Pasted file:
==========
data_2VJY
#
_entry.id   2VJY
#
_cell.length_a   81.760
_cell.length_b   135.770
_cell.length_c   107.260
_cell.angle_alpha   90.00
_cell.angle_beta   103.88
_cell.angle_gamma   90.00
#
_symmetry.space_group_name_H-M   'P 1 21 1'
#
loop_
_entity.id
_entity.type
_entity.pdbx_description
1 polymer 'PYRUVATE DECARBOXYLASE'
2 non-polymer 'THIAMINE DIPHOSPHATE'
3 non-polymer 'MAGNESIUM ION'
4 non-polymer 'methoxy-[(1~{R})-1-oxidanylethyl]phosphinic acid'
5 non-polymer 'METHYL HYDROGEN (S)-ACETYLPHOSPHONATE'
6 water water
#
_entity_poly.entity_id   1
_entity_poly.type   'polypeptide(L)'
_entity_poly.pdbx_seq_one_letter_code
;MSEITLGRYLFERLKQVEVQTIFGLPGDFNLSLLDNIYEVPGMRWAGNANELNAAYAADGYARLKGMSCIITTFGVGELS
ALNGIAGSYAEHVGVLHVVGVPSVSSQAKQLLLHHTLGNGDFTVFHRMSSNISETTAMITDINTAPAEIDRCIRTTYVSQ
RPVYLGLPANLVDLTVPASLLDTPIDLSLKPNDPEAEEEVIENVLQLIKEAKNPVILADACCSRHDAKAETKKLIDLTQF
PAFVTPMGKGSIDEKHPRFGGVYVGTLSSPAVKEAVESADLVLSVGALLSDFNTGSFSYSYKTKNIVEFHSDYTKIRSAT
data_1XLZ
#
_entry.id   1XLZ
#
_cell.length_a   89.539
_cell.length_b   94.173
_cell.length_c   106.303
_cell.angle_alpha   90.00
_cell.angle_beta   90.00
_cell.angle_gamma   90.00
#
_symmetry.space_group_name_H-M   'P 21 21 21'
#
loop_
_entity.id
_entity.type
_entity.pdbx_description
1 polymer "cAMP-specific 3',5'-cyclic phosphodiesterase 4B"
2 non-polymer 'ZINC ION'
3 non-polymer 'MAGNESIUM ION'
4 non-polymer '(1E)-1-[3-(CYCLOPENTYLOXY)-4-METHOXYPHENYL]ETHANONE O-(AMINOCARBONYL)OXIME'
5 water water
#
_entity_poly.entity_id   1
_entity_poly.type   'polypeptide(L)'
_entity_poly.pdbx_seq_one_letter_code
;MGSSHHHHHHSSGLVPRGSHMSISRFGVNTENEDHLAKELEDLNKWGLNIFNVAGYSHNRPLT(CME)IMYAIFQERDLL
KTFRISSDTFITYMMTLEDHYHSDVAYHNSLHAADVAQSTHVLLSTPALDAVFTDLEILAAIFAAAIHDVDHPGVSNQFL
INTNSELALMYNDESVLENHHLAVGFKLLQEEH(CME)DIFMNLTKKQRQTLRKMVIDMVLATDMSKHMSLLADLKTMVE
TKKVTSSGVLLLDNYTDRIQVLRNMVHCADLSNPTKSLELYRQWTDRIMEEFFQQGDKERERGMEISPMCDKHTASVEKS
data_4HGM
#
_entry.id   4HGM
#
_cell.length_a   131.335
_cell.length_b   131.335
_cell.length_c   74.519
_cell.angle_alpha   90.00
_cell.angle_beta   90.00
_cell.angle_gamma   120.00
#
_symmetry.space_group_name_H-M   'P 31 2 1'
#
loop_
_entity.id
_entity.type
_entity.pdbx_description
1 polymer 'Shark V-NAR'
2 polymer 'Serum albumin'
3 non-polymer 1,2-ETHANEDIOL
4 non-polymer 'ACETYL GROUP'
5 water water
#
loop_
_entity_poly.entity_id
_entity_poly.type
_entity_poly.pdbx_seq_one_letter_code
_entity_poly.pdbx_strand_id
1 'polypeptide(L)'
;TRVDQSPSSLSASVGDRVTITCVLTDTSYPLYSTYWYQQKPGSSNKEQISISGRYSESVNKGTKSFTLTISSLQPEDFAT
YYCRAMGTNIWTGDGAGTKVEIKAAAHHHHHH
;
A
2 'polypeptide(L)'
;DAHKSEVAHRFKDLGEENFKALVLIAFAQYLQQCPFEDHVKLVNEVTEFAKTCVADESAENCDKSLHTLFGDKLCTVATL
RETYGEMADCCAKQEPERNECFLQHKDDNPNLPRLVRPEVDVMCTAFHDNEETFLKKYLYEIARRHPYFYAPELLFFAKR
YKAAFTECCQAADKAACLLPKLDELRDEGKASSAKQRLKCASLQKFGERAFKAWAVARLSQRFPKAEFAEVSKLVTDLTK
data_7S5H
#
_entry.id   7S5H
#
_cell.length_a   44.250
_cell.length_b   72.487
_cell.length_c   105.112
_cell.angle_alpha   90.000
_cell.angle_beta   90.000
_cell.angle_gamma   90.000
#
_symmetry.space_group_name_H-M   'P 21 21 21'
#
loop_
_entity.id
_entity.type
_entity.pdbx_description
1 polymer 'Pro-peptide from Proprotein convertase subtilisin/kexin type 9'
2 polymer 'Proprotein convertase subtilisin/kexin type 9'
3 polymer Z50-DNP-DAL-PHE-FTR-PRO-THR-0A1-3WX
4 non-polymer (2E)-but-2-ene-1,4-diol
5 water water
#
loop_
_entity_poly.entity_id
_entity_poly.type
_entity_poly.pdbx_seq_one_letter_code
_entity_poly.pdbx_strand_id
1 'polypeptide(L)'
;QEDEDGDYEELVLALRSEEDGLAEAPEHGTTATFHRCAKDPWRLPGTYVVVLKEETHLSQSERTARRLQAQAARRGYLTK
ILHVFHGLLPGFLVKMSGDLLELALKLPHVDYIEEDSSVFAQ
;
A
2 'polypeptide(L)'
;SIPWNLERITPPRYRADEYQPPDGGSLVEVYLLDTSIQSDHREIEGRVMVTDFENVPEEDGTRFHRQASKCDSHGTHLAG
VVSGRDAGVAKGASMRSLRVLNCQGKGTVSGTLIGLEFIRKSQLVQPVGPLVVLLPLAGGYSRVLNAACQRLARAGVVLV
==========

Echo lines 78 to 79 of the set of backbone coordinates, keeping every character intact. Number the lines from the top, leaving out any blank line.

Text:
_entity.pdbx_description
1 polymer 'Shark V-NAR'